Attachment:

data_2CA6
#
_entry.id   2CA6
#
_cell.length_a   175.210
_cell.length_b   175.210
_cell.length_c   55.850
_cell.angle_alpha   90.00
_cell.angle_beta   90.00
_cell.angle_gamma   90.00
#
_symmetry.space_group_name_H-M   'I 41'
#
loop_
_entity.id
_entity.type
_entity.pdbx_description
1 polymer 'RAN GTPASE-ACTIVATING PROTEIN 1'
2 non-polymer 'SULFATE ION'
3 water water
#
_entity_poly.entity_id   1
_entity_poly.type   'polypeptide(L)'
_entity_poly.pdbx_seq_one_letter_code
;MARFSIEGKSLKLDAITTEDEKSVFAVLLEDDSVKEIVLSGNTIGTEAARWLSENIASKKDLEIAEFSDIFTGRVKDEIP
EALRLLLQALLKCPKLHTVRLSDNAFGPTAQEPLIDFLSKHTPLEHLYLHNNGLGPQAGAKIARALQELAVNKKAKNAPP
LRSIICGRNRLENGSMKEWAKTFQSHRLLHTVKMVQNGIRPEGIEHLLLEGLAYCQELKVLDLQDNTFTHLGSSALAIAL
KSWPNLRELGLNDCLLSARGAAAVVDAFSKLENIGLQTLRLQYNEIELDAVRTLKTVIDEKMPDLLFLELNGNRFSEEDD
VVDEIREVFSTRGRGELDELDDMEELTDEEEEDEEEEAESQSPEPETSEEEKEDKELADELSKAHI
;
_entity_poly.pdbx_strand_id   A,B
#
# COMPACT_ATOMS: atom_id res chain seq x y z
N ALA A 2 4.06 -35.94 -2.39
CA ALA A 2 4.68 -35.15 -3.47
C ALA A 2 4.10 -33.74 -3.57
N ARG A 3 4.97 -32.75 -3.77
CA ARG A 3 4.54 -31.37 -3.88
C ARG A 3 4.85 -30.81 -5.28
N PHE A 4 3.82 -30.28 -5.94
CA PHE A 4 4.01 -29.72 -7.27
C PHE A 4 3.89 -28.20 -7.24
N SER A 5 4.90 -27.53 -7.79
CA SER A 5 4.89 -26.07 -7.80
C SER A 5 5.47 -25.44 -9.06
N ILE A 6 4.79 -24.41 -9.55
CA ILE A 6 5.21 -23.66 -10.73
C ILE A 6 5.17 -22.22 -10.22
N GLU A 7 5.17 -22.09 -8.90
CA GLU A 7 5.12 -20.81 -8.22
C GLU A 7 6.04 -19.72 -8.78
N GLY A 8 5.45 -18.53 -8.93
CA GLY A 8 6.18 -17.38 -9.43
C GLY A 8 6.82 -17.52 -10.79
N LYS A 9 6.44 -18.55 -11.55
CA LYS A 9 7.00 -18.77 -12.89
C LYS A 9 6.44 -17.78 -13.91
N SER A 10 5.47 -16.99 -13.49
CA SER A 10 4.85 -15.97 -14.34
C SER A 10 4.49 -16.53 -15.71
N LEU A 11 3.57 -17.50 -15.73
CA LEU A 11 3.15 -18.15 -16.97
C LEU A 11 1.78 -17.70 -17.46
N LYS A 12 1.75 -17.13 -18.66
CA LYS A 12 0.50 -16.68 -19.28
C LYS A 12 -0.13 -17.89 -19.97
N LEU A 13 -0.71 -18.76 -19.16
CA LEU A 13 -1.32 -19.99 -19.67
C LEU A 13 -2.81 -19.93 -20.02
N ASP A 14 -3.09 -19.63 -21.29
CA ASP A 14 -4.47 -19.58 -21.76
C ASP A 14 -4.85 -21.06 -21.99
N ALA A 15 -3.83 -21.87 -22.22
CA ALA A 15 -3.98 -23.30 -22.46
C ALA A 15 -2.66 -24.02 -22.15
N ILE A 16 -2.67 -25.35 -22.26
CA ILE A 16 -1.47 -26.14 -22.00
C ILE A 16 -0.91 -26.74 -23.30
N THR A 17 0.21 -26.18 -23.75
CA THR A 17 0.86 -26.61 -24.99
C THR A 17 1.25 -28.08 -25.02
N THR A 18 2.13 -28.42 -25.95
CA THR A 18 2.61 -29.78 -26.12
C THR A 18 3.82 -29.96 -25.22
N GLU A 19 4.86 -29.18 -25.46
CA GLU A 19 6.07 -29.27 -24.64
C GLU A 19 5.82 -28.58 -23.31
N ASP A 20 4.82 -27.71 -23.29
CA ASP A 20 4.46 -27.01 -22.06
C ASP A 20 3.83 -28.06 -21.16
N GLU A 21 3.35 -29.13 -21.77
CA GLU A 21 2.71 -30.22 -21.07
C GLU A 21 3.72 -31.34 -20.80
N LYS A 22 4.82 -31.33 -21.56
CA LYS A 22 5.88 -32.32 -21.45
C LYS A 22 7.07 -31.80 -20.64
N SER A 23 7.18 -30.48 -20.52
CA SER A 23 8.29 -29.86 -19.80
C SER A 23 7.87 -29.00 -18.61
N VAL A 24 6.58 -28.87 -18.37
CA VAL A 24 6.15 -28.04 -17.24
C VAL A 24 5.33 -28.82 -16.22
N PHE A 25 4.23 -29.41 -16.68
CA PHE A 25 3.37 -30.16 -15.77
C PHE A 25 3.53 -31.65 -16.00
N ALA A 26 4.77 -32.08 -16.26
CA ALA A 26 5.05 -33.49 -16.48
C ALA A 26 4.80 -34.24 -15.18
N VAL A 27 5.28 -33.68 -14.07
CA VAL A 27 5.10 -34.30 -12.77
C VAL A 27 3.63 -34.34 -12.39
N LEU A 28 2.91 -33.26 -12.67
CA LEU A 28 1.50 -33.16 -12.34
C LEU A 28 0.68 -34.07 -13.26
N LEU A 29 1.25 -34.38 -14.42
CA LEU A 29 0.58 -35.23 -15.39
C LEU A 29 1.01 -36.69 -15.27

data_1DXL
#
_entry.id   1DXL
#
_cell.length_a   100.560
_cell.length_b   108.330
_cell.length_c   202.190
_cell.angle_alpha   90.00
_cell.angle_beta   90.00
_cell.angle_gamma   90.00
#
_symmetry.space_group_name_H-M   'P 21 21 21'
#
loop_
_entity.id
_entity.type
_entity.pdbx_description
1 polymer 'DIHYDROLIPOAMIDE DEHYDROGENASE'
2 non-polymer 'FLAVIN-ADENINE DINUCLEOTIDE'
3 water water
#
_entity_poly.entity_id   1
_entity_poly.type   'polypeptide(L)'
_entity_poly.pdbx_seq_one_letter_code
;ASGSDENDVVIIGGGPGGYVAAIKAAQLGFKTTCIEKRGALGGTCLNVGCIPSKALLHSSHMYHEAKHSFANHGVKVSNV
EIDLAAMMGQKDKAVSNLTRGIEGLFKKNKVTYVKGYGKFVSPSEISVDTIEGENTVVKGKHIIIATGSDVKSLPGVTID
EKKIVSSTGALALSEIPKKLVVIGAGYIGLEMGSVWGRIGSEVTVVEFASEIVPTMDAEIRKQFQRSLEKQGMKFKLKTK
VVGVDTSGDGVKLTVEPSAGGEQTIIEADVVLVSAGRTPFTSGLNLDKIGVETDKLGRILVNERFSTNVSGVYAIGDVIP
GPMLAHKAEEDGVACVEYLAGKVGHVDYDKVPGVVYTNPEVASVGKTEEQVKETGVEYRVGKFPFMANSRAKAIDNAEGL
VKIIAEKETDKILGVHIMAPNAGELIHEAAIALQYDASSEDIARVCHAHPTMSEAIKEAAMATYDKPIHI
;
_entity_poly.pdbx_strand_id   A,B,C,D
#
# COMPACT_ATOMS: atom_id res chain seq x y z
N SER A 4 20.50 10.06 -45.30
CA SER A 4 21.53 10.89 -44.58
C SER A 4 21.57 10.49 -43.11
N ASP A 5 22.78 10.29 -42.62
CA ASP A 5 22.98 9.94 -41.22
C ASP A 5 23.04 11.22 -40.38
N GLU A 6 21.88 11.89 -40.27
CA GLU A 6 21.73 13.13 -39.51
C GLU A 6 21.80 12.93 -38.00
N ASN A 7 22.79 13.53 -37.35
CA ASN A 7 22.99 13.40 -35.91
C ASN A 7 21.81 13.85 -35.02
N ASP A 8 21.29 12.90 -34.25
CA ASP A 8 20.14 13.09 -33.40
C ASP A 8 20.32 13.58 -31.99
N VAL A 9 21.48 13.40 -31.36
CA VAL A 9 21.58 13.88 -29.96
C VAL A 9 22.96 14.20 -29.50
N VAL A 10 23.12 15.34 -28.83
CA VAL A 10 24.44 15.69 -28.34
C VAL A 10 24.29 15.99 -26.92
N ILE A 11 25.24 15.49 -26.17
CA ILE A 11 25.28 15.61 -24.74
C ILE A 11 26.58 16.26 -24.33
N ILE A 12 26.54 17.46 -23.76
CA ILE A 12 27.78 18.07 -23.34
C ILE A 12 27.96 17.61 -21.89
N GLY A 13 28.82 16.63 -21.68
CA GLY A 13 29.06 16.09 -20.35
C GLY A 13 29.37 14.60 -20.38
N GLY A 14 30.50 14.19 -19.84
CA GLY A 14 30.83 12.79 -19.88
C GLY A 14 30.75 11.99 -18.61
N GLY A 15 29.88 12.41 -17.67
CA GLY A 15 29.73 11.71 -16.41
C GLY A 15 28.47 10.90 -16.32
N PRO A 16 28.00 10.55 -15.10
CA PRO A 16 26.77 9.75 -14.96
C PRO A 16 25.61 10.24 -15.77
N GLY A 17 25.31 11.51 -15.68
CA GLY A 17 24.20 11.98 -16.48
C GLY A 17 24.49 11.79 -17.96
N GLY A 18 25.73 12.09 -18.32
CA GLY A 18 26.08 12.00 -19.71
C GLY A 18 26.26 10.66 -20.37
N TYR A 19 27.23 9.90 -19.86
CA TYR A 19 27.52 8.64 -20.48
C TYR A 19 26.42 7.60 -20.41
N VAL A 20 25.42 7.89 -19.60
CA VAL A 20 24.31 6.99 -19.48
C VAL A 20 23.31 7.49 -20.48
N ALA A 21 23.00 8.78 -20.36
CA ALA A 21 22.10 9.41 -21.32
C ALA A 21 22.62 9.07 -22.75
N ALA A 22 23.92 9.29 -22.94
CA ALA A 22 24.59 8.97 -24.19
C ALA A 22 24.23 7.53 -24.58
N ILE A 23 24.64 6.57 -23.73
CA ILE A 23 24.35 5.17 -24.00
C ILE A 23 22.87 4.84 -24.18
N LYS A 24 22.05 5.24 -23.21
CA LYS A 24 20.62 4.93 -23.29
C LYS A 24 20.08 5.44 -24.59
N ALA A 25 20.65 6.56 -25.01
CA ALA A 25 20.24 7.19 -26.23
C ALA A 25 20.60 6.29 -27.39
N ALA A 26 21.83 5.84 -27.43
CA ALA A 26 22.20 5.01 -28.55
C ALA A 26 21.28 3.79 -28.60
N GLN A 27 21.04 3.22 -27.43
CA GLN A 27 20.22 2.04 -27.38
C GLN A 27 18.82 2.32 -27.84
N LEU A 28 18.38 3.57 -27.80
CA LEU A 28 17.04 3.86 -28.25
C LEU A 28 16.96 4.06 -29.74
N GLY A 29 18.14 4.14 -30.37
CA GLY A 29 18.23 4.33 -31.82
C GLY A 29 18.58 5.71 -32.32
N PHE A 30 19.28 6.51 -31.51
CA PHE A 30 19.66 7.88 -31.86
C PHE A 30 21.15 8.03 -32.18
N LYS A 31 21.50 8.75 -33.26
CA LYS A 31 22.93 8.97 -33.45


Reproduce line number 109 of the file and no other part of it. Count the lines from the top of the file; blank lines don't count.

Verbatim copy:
N VAL A 27 5.28 -33.68 -14.07